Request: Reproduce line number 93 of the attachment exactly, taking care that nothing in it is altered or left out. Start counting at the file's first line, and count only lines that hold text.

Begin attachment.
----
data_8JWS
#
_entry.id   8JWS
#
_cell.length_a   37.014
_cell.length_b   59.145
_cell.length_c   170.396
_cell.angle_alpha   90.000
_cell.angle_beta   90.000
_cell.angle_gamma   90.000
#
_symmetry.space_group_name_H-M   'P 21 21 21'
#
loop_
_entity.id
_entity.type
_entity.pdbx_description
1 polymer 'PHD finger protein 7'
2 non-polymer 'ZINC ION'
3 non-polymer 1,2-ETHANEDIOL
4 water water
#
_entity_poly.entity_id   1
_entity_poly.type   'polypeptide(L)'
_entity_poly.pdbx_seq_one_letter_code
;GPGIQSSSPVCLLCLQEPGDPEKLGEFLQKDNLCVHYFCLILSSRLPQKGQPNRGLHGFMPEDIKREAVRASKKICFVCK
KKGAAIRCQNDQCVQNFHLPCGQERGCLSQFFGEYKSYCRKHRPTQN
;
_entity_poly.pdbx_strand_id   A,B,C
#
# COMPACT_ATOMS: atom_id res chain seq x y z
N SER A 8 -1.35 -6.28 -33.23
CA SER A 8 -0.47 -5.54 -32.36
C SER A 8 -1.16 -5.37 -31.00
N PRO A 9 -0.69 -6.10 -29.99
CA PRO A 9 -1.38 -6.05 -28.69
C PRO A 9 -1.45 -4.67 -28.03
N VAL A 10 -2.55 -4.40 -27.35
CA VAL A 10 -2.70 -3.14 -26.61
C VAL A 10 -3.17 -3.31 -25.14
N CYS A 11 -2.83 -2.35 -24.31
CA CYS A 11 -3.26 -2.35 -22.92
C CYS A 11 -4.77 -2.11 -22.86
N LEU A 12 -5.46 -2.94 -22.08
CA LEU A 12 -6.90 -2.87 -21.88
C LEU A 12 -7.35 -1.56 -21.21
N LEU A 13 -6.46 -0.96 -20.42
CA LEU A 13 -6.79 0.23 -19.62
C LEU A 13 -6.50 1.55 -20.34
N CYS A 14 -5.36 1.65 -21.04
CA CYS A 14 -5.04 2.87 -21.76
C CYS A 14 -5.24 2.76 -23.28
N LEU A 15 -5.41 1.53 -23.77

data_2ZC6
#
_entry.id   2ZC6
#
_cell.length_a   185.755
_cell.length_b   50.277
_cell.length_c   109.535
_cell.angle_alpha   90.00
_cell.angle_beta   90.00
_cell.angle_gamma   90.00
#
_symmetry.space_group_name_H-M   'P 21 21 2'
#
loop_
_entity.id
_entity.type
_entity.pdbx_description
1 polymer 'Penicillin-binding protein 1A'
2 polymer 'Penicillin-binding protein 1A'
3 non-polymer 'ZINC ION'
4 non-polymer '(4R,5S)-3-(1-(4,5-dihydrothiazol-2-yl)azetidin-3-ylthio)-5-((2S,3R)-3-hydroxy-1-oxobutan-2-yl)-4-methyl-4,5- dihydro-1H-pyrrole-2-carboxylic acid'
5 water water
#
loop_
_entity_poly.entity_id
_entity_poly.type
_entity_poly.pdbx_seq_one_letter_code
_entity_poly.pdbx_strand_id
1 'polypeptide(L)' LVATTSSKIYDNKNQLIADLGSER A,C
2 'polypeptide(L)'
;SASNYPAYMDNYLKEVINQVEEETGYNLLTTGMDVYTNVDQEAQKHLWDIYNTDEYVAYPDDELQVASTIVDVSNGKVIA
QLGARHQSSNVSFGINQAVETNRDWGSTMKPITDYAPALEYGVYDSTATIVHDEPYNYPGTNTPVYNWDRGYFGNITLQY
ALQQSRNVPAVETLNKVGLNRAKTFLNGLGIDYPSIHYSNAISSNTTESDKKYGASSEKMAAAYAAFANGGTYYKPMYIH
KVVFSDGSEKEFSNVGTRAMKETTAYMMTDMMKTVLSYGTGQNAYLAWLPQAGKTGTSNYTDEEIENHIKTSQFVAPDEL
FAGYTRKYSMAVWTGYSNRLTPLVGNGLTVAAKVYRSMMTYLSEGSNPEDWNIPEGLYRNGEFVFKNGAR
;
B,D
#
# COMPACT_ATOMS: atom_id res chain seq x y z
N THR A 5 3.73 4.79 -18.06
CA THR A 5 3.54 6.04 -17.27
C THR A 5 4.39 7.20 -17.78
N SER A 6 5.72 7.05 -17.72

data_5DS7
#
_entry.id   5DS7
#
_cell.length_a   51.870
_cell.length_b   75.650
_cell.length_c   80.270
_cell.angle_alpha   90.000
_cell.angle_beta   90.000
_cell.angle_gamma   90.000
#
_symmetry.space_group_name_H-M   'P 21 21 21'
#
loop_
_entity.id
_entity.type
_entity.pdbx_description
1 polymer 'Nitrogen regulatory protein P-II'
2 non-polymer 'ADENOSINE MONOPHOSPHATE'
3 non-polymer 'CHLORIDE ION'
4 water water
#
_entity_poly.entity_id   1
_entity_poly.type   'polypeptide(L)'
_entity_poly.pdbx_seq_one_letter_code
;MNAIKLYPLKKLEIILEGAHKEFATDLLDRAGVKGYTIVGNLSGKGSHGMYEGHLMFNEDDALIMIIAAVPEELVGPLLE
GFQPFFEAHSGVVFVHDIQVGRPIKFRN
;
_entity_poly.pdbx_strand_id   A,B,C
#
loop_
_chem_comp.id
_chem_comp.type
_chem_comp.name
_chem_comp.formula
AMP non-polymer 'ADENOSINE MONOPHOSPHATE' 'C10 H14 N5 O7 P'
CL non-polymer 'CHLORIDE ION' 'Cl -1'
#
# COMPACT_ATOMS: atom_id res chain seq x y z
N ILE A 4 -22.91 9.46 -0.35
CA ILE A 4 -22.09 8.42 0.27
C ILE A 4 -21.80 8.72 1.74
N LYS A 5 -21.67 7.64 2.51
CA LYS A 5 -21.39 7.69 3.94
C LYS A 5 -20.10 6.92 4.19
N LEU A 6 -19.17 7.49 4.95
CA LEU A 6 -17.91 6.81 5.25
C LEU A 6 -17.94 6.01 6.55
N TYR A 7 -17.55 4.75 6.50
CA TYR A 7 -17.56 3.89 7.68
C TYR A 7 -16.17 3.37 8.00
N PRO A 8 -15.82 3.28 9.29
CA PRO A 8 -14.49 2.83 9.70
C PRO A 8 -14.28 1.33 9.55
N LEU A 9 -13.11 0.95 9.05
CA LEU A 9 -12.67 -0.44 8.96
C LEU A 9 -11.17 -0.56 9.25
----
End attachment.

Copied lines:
N THR A 5 3.73 4.79 -18.06